The Wetlands Act of 1970 authorizes the Department to regulate activities on coastal wetlands that have been delineated and mapped by the Department. Examples of regulated activities include excavation, dredging, fill or placement of a structure on a mapped coastal wetland.

The Coastal Area Facility Review Act (CAFRA) applies to projects near coastal waters in the southern part of the State. The CAFRA area begins where the Cheesequake Creek enters Raritan Bay in Old Bridge, Middlesex County . It extends south along the coast around Cape May, and then north along the Delaware Bay ending at Kilcohook National Wildlife Refuge in Salem County. The inland limit of the CAFRA area is an irregular line that follows public roads, railroad tracks, and other features. The width of the CAFRA area varies from a few thousand feet to 24 miles. The law divides the CAFRA area into zones, and regulates different types of development in each zone. Regulated activities within the CAFRA area include a wide variety of residential, commercial or industrial development such as construction, relocation, and enlargement of buildings and structures; and associated work such as excavation, grading, site preparation and the installation of shore protection structures.

The Hackensack Meadowlands Reclamation and Development Act was enacted to regulate the development of 21,000 acres of Hackensack River Meadowlands in 14 municipalities. The Act created the New Jersey Meadowlands Commission (formerly the Hackensack Meadowlands Development Commission) and set forth three mandates for the Commission (1) oversee the growth and development of the region; (2) protect the delicate balance of nature; and (3) continue to use the Meadowlands to meet the region's solid waste disposal needs.

The Freshwater Wetlands Protection Act was enacted to preserve the purity and integrity of wetlands from random, unnecessary or undesirable alteration or disturbance. The Act regulates most development within freshwater wetlands and their associated transition or buffer areas.

The Law concerning the transportation of dredged materials containing polychlorinated biphenyls (PCBs) provides that the Department cannot permit or authorize the transport of dredge material for the purpose of disposing it in the state waters of the Atlantic Ocean if the dredged material exceeds an effects level of PCB of 113 parts per billion in worm tissue or a level subsequently determined by the Department to be more protective of human health or the environment

A description of the enforceable policies cited above that are not a regulation or statue follows:

The Department's dredging technical manual titled, “The Management and Regulation of Dredging Activities and Dredged Material Disposal in New Jersey's Tidal Waters” dated October 1997 is intended to provide clear and comprehensive policies and procedures for reviewing proposed dredging activities, and the management of dredged material disposal. The manual provides Department staff and project applicants with guidance and criteria for the required sampling, testing and permitting of proposed dredging projects and various dredged material management/disposal/use alternatives.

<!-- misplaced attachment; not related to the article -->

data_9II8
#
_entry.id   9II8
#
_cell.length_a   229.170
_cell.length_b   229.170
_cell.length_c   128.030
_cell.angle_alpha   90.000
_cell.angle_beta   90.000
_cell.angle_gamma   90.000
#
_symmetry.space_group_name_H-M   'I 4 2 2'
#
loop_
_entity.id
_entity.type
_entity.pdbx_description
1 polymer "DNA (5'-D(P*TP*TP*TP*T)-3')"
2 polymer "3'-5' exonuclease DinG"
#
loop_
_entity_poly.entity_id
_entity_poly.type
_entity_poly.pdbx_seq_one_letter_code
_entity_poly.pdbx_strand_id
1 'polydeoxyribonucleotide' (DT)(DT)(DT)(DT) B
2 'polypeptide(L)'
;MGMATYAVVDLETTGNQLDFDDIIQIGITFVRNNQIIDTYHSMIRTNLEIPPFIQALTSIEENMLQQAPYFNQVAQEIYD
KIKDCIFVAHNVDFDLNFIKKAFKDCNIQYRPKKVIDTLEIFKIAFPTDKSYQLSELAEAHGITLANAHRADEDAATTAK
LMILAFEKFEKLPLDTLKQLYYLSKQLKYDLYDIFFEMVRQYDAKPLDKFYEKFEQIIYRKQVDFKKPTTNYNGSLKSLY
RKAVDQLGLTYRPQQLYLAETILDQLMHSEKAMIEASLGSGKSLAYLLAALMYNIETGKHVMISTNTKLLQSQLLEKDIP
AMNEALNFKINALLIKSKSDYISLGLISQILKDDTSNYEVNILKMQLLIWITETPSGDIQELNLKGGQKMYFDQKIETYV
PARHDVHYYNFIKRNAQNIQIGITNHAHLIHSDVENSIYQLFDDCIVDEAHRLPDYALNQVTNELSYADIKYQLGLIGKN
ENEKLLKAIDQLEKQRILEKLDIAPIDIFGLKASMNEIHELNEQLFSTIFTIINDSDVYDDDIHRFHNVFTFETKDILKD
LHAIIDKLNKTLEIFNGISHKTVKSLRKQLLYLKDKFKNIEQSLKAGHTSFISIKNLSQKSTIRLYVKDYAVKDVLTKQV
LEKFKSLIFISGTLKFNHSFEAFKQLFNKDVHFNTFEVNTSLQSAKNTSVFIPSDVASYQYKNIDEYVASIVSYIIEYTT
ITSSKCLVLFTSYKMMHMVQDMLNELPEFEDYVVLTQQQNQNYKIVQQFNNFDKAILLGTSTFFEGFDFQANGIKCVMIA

The NJMC Master Plan dated February 17, 2004 is the primary planning document for the New Jersey Meadowlands Commission. The Master Plan presents a cohesive set of planning principles and standards adopted by the New Jersey Meadowlands Commission to guide future development while protecting the resources of the District. The following system plans and strategies are enforceable under the New Jersey Coastal Management Program: System 1 Natural Environment, Strategies 1, 2, and 3; System 2 Economic Development, Strategy 4; System 3 Transportation, Strategies 1 through 6; System 4 Housing, Strategies 1 through 4; System 5 Community Facilities; Strategies 2 and 3; and System 6 Historic Resources, Strategy 1.

The November 5, 2005 Memorandum of Agreement between the NJDEP and New Jersey Meadowlands Commission identifies the role and responsibilities for each agency in reviewing proposed coastal activities and development within the Hackensack Meadowlands District.

The Department’s Technical Manual for Evaluating Wildlife Impacts of Wind Turbines Requiring Coastal Permits, dated September 2010 sets forth survey protocols to assess the impacts of wind turbines on birds, bats, and in tidal waters marine organisms. Specifically, the technical manual contains the habitat evaluation, impact assessment and pre- and post- construction monitoring guidelines that consist of survey protocols specific to the location of the wind turbine, on land or in tidal waters. The results of the monitoring is used by the Department to evaluate the impacts of wind turbines, determine the extent to which operations are causing direct mortality to birds and bats, and the effects of construction on marine organisms.

 

 

Department: NJDEP Home | About DEP | Index by Topic | Programs/Units | DEP Online
Statewide: NJ Home | Services A to Z | Departments/Agencies | FAQs

Copyright © State of New Jersey, 1996-2015

Last Updated: April 9, 2015